A lot of observers scoff at such claims, so Toyota has made a couple of extra moves to prove its point. You can get several suspension combinations, but when you get to the off-road, TRD model, you can also choose the heavier-duty Kinetic Dynamic Suspension System (KDSS), which is for serious off-road enthusiasts only. No sense getting it, if you intend to only venture through some rugged long driveways to the lake, or other light off-roading. You need to be seriously into hobby or high-performance off-roading — the sort of thing you might think you must have a Jeep to attempt — in order to order your 4Runner modified to take you anywhere.
Sticker price, with LED foglight, running boards and the KDSS suspension, was $43,083. More than the compact SUVs, but a long way below the loaded luxury SUV cruisers. A friend of mine said he was looking for a good used 4Runner to buy, and I threw out an opinion: The 4Runner is one of those extremely high resale Toyotas, which means it will hold its value very well. That also means you probably can’t find many good deals on used 4Runners because they hold their value well enough to command premium used car prices. For that reason, the 4Runner is one of the better automotive investments, because you won’t lose the usual depreciation.
While the 4Runner is a smooth handler on the road, the one step higher gets you the TRD Pro’s trick suspension with Fox internal bypass shocks and quarter-inch aluminum skid plates underneath. Rugged or not, it makes for smooth handling off the road or anywhere you might venture, but it still rides with comfortable smoothness on the road.
Appearance-wise, the test 4Runner came in Nautical Blue, a dark, beautiful blue that makes you first think you’d be crazy to go crashing through the underbrush with that paint job. The grille and contours surrounding the front end look sporty and aggressive, particularly compared to the old er generation.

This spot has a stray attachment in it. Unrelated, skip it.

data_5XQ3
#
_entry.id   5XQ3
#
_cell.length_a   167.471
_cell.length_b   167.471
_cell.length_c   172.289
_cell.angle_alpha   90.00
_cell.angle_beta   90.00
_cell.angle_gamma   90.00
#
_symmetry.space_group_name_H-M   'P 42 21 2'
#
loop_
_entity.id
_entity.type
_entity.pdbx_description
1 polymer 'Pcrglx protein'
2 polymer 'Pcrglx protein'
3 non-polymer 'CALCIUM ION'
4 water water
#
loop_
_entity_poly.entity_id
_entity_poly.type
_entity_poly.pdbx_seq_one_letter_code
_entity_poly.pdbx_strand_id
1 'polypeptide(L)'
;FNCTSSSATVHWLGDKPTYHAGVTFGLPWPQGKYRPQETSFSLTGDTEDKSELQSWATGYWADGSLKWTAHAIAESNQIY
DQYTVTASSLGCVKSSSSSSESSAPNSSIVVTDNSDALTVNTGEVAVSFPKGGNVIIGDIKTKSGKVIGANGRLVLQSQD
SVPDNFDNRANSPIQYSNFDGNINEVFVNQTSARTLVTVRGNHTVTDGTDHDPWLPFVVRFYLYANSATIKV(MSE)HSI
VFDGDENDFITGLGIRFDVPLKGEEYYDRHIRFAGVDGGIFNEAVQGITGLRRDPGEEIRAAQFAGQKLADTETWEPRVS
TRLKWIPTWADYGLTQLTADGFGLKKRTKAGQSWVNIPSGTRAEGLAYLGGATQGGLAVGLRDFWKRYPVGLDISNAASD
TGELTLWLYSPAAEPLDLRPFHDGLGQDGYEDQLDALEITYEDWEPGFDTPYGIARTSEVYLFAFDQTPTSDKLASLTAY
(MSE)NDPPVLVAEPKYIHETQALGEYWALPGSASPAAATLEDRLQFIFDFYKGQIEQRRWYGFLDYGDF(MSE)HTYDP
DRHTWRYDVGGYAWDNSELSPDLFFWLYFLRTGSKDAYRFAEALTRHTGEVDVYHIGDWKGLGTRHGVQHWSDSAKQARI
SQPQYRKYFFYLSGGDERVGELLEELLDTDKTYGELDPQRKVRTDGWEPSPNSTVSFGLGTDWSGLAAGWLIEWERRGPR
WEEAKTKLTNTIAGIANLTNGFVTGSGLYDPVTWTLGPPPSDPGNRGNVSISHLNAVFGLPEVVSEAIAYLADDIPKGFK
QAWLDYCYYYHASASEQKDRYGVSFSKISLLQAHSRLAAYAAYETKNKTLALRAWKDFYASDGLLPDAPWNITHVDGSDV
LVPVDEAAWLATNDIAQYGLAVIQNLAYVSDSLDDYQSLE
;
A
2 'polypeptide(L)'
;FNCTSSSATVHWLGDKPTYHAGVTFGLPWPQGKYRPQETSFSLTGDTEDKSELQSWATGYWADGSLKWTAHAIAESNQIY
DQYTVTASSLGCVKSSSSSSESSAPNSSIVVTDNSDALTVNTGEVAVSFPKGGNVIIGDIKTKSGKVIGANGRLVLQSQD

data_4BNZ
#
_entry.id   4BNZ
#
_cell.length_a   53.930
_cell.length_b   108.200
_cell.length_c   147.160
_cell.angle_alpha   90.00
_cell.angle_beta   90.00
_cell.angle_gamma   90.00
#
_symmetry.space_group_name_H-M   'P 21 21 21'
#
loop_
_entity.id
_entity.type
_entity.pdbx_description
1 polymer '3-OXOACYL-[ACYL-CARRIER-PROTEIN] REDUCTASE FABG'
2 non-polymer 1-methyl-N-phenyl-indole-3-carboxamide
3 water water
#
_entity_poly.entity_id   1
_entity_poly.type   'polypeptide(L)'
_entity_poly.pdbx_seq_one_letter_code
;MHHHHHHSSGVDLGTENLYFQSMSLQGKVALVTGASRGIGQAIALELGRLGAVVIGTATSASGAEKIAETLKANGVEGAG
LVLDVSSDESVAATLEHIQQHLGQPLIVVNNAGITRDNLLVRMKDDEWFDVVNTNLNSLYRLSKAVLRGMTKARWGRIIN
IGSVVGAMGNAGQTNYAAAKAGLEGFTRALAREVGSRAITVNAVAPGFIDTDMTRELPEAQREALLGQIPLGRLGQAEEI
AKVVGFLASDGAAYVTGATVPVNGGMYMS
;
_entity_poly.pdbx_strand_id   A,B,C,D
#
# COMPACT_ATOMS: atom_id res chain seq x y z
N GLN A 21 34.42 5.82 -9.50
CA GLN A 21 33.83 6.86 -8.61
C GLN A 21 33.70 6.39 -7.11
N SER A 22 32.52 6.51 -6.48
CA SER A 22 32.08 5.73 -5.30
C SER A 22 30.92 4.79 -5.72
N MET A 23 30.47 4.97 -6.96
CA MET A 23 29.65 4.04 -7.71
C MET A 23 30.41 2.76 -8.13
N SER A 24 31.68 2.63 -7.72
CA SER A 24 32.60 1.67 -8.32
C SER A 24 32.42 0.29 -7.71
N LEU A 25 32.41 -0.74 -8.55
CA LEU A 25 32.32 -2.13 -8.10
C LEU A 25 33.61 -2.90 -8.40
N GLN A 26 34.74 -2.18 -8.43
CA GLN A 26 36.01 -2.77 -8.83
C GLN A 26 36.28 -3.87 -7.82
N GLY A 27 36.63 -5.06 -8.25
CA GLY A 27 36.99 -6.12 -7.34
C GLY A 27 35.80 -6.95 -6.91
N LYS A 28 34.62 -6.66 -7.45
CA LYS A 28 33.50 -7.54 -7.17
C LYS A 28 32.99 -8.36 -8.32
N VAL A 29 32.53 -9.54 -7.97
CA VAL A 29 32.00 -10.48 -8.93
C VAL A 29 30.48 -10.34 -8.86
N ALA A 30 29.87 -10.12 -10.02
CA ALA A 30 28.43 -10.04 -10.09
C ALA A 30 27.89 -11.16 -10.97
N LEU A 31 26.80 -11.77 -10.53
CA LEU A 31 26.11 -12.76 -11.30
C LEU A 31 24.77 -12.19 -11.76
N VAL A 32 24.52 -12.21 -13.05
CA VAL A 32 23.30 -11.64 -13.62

You also can shift the 4Runner into a full-lock 4x4 setting, either high or low range, and just for trial sake, we had one of those frequent post-winter fake-winter storms while I had it, and it was simply to shift it into the 4x4 range just as it was to go to 2-wheel drive for dry pavement highway running.
The 4.0-liter V6, with dual-overhead-camshafts churns out 270 horsepower and 278 foot-pounds of torque, which is more than enough to scale those boulders and off-road trails into the wilderness. A hardy 5-speed automatic transmission sends the power to however many wheels you want.
Driving the 4Runner is easy and impressive, in any weather, and while the seats are comfortable and supportive, and everything works, you may miss some of the glitzy features some competitors boast about.
But there remains a lot to be said for building something and getting it right, then refining it, however subtlety, and then sticking with it.
I’m not saying the 4Runner is perfect, but it does do everything a serious performance off-roader could want, and it contains all the necessary safety stuff on a trim frame and in a familiar body. And besides, I didn’t conk my head on the roof even once!
Who knows when Toyota will decide to change the 4Runner in a major way? But for now it follows the theory that if it ain’t broke, don’t fix it. The 4Runner not only is not broke, it is built so well it probably will never break, and you won’t need to fix it.